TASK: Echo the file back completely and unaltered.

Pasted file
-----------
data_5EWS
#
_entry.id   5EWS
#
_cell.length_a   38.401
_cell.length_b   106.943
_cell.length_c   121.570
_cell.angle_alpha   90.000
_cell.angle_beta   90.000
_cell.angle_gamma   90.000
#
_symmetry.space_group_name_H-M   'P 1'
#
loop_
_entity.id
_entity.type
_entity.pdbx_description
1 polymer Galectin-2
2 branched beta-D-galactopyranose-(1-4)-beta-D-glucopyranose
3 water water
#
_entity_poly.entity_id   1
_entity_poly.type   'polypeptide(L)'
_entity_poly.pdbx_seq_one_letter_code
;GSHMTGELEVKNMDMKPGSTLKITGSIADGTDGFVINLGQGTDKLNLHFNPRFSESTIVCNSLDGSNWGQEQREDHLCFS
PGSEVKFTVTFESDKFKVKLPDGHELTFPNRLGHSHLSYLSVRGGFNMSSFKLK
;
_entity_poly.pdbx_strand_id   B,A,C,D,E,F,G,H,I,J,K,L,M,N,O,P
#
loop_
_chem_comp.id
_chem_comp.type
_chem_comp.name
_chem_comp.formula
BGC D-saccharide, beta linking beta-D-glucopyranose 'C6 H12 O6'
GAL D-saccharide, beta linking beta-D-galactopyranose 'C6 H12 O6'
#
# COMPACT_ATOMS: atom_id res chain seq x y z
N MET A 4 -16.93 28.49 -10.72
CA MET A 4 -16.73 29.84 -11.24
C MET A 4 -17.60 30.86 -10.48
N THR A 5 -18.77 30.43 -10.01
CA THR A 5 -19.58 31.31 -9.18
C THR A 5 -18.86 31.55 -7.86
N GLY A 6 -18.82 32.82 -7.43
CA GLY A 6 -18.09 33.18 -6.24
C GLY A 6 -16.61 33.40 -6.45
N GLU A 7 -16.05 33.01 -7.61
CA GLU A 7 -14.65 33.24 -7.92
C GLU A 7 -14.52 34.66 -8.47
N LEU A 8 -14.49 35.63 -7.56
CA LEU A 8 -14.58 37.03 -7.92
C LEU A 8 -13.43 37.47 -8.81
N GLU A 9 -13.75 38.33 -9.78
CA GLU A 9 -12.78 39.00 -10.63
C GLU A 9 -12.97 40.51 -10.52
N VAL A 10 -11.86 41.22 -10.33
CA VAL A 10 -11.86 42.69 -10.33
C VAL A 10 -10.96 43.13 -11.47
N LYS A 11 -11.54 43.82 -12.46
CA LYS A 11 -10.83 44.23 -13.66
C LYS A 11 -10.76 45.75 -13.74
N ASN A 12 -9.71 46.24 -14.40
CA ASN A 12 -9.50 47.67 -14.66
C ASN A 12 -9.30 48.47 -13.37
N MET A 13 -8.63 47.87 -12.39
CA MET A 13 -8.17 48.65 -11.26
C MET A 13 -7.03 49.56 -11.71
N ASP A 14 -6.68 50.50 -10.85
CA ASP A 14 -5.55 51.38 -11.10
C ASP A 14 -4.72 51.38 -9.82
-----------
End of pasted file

data_5EWS
#
_entry.id   5EWS
#
_cell.length_a   38.401
_cell.length_b   106.943
_cell.length_c   121.570
_cell.angle_alpha   90.000
_cell.angle_beta   90.000
_cell.angle_gamma   90.000
#
_symmetry.space_group_name_H-M   'P 1'
#
loop_
_entity.id
_entity.type
_entity.pdbx_description
1 polymer Galectin-2
2 branched beta-D-galactopyranose-(1-4)-beta-D-glucopyranose
3 water water
#
_entity_poly.entity_id   1
_entity_poly.type   'polypeptide(L)'
_entity_poly.pdbx_seq_one_letter_code
;GSHMTGELEVKNMDMKPGSTLKITGSIADGTDGFVINLGQGTDKLNLHFNPRFSESTIVCNSLDGSNWGQEQREDHLCFS
PGSEVKFTVTFESDKFKVKLPDGHELTFPNRLGHSHLSYLSVRGGFNMSSFKLK
;
_entity_poly.pdbx_strand_id   B,A,C,D,E,F,G,H,I,J,K,L,M,N,O,P
#
loop_
_chem_comp.id
_chem_comp.type
_chem_comp.name
_chem_comp.formula
BGC D-saccharide, beta linking beta-D-glucopyranose 'C6 H12 O6'
GAL D-saccharide, beta linking beta-D-galactopyranose 'C6 H12 O6'
#
# COMPACT_ATOMS: atom_id res chain seq x y z
N MET A 4 -16.93 28.49 -10.72
CA MET A 4 -16.73 29.84 -11.24
C MET A 4 -17.60 30.86 -10.48
N THR A 5 -18.77 30.43 -10.01
CA THR A 5 -19.58 31.31 -9.18
C THR A 5 -18.86 31.55 -7.86
N GLY A 6 -18.82 32.82 -7.43
CA GLY A 6 -18.09 33.18 -6.24
C GLY A 6 -16.61 33.40 -6.45
N GLU A 7 -16.05 33.01 -7.61
CA GLU A 7 -14.65 33.24 -7.92
C GLU A 7 -14.52 34.66 -8.47
N LEU A 8 -14.49 35.63 -7.56
CA LEU A 8 -14.58 37.03 -7.92
C LEU A 8 -13.43 37.47 -8.81
N GLU A 9 -13.75 38.33 -9.78
CA GLU A 9 -12.78 39.00 -10.63
C GLU A 9 -12.97 40.51 -10.52
N VAL A 10 -11.86 41.22 -10.33
CA VAL A 10 -11.86 42.69 -10.33
C VAL A 10 -10.96 43.13 -11.47
N LYS A 11 -11.54 43.82 -12.46
CA LYS A 11 -10.83 44.23 -13.66
C LYS A 11 -10.76 45.75 -13.74
N ASN A 12 -9.71 46.24 -14.40
CA ASN A 12 -9.50 47.67 -14.66
C ASN A 12 -9.30 48.47 -13.37
N MET A 13 -8.63 47.87 -12.39
CA MET A 13 -8.17 48.65 -11.26
C MET A 13 -7.03 49.56 -11.71
N ASP A 14 -6.68 50.50 -10.85
CA ASP A 14 -5.55 51.38 -11.10
C ASP A 14 -4.72 51.38 -9.82